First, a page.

NASA has managed to capture some pretty stunning photos of all the cool stuff they've spotted over the years, and rarely does it fail to amaze. There's images of planet surfaces, the rings of Saturn, and even black holes flying through space totally unchecked. Rarely, however, does a photo look so unreal that at first glance you'd be likely to mistake it for a work of Earthling art. A new photo captured by NASA's Juno spacecraft falls into that category, and oh what a sight it is.
The image, originally taken by Juno's "JunoCam" camera, was taken in early February and shows Jupiter's ever-swirling mass of storm clouds from an altitude of roughly 9,000 miles. The storms which continually rock the planet take on a milky appearance when captured up close, and a citizen scientist named Roman Tkachenko took the liberty of enhancing the photo's colors to bring out even more of the defining lines and edges.
The Juno craft, packed with all kinds of fancy monitoring equipment, made its fifth flyby of the planet on Monday, which is also the fourth "science orbit," which is the name they give the flybys when all the instruments on board are up and running. The craft's next flyby won't happen until late May 2017, so it's a rare and exciting event when one of these close passes goes by without a hitch. The craft's data is currently being sent to Earth where researchers will continue to mine it for precious information about our solar system's most intimidating planet.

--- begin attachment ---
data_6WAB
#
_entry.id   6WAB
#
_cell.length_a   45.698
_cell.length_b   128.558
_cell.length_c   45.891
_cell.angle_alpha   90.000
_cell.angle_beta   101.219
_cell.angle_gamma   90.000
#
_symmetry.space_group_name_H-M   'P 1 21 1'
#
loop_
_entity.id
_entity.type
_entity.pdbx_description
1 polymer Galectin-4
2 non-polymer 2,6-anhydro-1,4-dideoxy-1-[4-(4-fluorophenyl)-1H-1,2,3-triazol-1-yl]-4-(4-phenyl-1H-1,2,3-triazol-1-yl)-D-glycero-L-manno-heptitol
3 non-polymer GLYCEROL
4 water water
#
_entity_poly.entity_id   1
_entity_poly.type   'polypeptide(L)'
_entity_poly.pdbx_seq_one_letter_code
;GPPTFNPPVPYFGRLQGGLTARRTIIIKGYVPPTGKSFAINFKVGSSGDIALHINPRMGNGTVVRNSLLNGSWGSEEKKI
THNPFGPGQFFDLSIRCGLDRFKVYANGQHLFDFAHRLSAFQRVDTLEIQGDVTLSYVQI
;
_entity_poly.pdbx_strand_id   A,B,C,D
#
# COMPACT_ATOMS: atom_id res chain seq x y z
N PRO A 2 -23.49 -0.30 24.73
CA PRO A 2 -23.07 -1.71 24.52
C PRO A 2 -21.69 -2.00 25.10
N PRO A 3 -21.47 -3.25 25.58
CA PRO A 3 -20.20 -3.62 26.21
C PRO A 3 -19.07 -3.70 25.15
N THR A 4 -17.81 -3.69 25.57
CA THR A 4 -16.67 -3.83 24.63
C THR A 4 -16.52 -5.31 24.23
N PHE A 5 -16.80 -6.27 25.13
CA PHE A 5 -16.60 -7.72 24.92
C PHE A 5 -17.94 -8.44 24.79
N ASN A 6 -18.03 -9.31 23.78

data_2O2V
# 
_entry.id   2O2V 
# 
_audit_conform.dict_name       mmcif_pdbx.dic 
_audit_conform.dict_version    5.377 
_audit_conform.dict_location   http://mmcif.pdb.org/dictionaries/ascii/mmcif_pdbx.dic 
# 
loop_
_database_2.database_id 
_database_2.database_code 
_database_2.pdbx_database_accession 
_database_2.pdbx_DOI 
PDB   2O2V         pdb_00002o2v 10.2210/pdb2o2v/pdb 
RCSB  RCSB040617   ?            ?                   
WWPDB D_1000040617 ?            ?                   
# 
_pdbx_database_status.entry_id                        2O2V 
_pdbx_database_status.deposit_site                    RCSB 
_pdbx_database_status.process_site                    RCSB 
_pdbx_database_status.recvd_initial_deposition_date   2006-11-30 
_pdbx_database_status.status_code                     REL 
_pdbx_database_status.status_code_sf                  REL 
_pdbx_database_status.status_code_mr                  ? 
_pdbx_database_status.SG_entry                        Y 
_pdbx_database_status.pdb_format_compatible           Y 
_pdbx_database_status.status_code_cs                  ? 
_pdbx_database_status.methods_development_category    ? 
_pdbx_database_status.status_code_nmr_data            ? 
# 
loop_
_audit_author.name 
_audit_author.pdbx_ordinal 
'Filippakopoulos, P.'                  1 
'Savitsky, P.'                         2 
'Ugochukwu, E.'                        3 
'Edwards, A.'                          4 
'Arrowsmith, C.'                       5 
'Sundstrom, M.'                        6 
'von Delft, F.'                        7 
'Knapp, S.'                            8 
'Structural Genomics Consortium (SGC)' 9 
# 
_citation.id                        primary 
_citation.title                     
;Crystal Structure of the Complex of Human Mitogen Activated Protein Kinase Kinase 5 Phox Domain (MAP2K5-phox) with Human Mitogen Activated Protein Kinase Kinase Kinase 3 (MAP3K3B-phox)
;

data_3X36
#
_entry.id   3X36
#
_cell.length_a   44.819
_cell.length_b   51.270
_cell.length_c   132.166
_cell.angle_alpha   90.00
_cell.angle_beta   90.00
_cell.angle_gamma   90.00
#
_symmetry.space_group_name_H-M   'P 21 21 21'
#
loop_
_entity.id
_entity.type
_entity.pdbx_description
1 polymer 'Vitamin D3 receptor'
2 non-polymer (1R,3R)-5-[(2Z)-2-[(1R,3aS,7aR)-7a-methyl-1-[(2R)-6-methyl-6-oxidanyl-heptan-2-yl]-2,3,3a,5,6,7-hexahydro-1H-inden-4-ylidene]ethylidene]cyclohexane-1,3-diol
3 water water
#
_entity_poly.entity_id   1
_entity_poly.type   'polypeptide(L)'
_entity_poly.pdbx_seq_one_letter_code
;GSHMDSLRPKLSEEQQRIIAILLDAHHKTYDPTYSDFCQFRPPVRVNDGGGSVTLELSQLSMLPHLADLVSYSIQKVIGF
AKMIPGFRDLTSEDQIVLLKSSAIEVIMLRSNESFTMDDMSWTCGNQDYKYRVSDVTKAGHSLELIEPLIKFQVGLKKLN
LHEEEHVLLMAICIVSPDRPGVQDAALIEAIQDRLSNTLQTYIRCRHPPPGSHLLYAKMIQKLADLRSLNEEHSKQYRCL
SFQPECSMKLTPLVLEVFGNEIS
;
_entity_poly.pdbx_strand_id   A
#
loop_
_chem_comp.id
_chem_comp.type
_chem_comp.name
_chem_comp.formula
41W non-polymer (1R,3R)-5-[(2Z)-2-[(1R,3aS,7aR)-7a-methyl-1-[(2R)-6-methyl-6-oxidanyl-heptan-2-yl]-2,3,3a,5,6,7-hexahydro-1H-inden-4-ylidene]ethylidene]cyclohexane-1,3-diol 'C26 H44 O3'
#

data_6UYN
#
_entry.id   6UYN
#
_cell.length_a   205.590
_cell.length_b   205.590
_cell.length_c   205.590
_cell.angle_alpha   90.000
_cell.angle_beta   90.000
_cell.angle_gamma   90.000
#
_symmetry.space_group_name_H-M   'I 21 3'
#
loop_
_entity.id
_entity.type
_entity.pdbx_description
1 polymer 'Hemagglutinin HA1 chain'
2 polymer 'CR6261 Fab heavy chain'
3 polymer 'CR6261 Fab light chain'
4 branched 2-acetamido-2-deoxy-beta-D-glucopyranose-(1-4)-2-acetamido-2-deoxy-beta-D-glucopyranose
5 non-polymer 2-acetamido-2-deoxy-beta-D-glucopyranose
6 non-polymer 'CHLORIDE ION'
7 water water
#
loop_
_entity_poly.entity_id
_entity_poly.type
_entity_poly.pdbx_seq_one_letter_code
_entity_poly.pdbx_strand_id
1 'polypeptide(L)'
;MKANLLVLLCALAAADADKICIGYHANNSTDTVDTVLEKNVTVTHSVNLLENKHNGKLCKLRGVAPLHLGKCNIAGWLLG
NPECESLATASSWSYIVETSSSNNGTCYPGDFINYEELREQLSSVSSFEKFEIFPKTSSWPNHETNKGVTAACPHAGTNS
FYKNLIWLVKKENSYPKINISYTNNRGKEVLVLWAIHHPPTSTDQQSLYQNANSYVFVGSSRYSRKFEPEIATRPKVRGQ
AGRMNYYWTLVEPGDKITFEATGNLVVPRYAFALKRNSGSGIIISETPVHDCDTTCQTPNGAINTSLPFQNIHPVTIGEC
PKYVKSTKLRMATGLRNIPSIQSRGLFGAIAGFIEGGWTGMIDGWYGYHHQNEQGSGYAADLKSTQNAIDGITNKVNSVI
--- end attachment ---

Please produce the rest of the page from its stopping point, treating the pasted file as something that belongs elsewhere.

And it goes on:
Choosing where to buy a new iPhone isn't as simple as it might seem. Third-party stores or carriers might give you a better monetary deal than buying an iPhone from the Apple Store, but you're also going to have to deal with yearly contracts, bill credits, or the hassle of unlocking the device if you switch networks.
But all the details aside, T-Mobile is hoping that its latest offering can make the decision much simpler. As of right now, if you buy an iPhone on T-Mobile and opt for extra device insurance, you'll also get AppleCare included in the price.
The AppleCare isn't free with all new iPhones from T-Mobile, but rather it's an additional service you get with T-Mobile's Premium Device Protection. That's just an insurance program that T-Mobile offers on devices. It runs $12 per month, and offers theft and loss protection on your phone. It's a good option if you're prone to losing your device altogether, but the deductibles are high, and it doesn't offer much help with common problems like a cracked screen or water damage (thanks to those high deductibles).
So T-Mobile's new offering bundles the normal insurance, offered by Assurant, with the Apple-provided AppleCare that you know and love. Assurant keeps covering theft and loss, while AppleCare gets you different benefits like live support, cheap screens, and battery repairs.